The final image in the series: Kendall Roy walking through a park with bodyguard Colin (Scott Nicholson) close behind him. Ken walks to a park bench and stares at the water as the sun sets. We hear the waves crashing as Kendall stares out. His next steps are uncertain – both for him and most certainly for us, who will never know what happens to “the oldest boy” after he lost the only thing that was ever important to him: the power seat he had his father had promised decades earlier in a candy store when he was seven.
Kendall’s crossed-out ending is punctuated by a haunting foreshadowing from Jeremy Strong, who deftly alluded to the sunset of an ending in an interview with The Hollywood Reporter after last season’s premiere: “We finished filming in a place that I’m probably not allowed to go to Tell me… then I flew to Denmark, where I have a house by the sea. I walked straight from the airport to my house, took a long walk, sat on the beach, watched Kendall go down with the sun and said, ‘Adios’.”
Goodbye Kendall, indeed.
Kendall (Jeremy Strong) in the series finale. David Russell/HBO The Name of Victory
While we don’t know the next steps for Kendall, Shiv, and Roman, at least we do know who sits at the top of the table: Tom, whose victory has been determined in numerous ways throughout the series.
In his first scene, Tom buys Logan a watch for his birthday; a sign that the man is biding his time. In season three, while helping Logan get over an illness, Logan refers to Tom as a “son”.
Then there’s the surname Wambsgans, which is associated with baseball player Bill Wambsgans, who pulled off a legendary triple play – a move Tom made at the end of season 3 when he outmaneuvered the siblings and he did it again this time has done, aided by Matsson’s misogyny, as well as Shiv, who lives up to her name and cuts her brother just when it counts.
“It’s always been a tragedy”
In the official post-episode feature, “Succession: Controlling the Narrative,” Armstrong and Mylod talked more about ending the show the way they had and ending the show for good.
“It feels very perverted to end it,” says Armstrong. “I love this cast, I love working with the crew and my fellow writers. I’ve had some of the happiest times of my career in that writer’s room working with them. I’m really kind of a softie. I like the family atmosphere we have on this show and the relationships.”
With that in mind, he adds, “One of the few things I can be really hard on is protecting the show and its integrity.” The more we discussed it in the room, the more clear it became to me that this sequence of Logan’s death , the competition over whether or not to sell was interspersed with an election and his funeral ended with the show ending. Once that became clear, I had no real doubts. I was emotionally very sad, but I was like, ‘Okay, that’s how this show goes.'”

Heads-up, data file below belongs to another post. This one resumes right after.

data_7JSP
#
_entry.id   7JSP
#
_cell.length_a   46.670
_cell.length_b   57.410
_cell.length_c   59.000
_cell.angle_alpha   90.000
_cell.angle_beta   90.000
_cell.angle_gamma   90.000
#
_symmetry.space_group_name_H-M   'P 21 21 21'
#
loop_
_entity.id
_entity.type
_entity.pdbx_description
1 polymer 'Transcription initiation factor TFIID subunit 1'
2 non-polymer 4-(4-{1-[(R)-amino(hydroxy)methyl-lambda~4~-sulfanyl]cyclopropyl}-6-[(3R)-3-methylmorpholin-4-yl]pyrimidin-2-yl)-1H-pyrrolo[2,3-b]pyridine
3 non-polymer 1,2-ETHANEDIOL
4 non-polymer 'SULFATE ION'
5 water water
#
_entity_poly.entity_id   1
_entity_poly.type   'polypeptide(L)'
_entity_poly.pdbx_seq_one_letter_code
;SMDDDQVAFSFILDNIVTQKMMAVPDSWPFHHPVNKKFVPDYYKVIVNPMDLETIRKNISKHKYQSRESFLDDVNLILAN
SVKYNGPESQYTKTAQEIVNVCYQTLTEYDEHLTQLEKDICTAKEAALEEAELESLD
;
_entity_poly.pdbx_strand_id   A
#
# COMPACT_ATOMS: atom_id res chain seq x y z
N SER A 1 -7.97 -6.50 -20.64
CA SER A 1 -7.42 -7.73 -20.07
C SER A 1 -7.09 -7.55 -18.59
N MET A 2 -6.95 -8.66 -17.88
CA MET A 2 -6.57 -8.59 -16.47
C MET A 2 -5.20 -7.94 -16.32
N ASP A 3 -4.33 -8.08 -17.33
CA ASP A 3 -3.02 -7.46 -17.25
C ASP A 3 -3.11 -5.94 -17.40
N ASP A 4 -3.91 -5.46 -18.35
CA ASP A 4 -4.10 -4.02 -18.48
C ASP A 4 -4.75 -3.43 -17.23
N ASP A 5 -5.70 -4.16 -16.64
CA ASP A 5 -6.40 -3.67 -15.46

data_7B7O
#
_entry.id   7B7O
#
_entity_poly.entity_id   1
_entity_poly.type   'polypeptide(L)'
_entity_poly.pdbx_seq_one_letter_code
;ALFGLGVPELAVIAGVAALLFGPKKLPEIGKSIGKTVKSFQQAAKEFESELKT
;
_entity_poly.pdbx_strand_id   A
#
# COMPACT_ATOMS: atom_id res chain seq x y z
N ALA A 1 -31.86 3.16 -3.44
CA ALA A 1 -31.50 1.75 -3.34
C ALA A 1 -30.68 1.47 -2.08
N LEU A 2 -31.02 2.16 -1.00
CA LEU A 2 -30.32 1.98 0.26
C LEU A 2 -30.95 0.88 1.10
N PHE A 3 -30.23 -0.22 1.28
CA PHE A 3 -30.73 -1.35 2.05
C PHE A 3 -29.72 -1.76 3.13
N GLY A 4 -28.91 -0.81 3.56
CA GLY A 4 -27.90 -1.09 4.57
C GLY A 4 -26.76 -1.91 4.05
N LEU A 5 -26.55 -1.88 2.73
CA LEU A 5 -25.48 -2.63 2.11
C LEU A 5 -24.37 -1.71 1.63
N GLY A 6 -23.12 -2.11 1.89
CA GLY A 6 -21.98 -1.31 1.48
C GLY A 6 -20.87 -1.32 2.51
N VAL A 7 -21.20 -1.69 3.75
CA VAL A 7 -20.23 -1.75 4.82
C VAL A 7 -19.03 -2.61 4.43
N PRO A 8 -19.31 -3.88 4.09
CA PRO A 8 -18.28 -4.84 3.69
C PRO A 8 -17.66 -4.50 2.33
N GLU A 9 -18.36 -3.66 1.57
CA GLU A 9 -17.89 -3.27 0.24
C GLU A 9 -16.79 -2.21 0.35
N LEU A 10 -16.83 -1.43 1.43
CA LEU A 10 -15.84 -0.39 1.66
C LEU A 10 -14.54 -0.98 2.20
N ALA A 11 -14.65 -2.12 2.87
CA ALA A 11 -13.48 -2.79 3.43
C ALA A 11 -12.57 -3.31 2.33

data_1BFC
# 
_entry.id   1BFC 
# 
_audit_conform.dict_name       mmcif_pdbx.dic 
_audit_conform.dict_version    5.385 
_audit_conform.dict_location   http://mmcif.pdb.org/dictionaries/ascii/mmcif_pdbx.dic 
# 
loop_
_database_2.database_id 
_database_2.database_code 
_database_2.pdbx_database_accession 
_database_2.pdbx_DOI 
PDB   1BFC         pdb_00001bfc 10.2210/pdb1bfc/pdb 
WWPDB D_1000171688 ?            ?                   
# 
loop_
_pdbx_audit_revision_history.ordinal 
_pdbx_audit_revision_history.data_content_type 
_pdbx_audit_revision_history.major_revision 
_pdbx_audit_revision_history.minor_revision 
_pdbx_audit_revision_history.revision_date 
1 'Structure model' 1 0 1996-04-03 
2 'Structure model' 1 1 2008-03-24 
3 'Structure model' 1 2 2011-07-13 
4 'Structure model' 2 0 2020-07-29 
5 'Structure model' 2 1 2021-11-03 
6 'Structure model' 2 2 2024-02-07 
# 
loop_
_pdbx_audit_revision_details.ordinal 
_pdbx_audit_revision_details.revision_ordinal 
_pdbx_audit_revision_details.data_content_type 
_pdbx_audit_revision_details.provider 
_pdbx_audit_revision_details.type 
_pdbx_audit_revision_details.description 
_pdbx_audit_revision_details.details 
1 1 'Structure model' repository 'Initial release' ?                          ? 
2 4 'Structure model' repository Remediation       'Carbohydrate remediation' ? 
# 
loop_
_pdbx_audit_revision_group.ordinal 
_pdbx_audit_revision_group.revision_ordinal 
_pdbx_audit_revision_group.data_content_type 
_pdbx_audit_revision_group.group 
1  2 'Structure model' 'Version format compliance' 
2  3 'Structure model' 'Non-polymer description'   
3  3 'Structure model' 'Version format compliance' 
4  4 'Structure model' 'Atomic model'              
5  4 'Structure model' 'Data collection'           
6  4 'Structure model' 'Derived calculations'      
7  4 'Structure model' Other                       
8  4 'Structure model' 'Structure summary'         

According to Mylod, “Succession” has “always been a tragedy,” a thought he wanted to emphasize in the portion of the finale set in Barbados, where production ended. He points out the scene where the siblings pour a celebratory smoothie crown on Kendall’s head the night before his supposed appointment. Mylod says the scene has “a sense of innocence regained, kids are kids.
“Every moment of hope like this is so cruel,” he adds, “because you’re just waiting for that shoe to fall and for its essence to come out and break your heart again.”
What does the future hold for the Roys?
For his part, Armstrong has clear thoughts about what will happen next for Roman, Shiv and Kendall. He says Roman’s final scene, set in a bar, shows that “he could easily have been a playboy jerk with slightly evil instincts and some pretty funny jokes.” As that guy, he could have stayed in a bar, and that was a little detour in his life.”
For Shiv, Armstrong believes she’s “in a pretty scary, frozen and emotionally sterile place” following her big step in supporting Tom. According to Armstrong, Tom’s win was assured a long time ago: “It’s something I’ve thought was the right ending for a while. Even if he’s not the most powerful monarch you’ll ever meet. His power comes from Matsson. There are characters like that that drift up and make themselves available to powerful people.” Armstrong believes that given all the cards they’ve laid on the table, Tom and Shiv will struggle to move forward: “There’s still a lot to play , but we’ll leave it at that.”
And then there’s Ken, boy number one. Is his last glimpse of the water and the setting sun a sign that he will turn a new page and start building his “own bunch” separate from his father? That’s an optimistic view, and…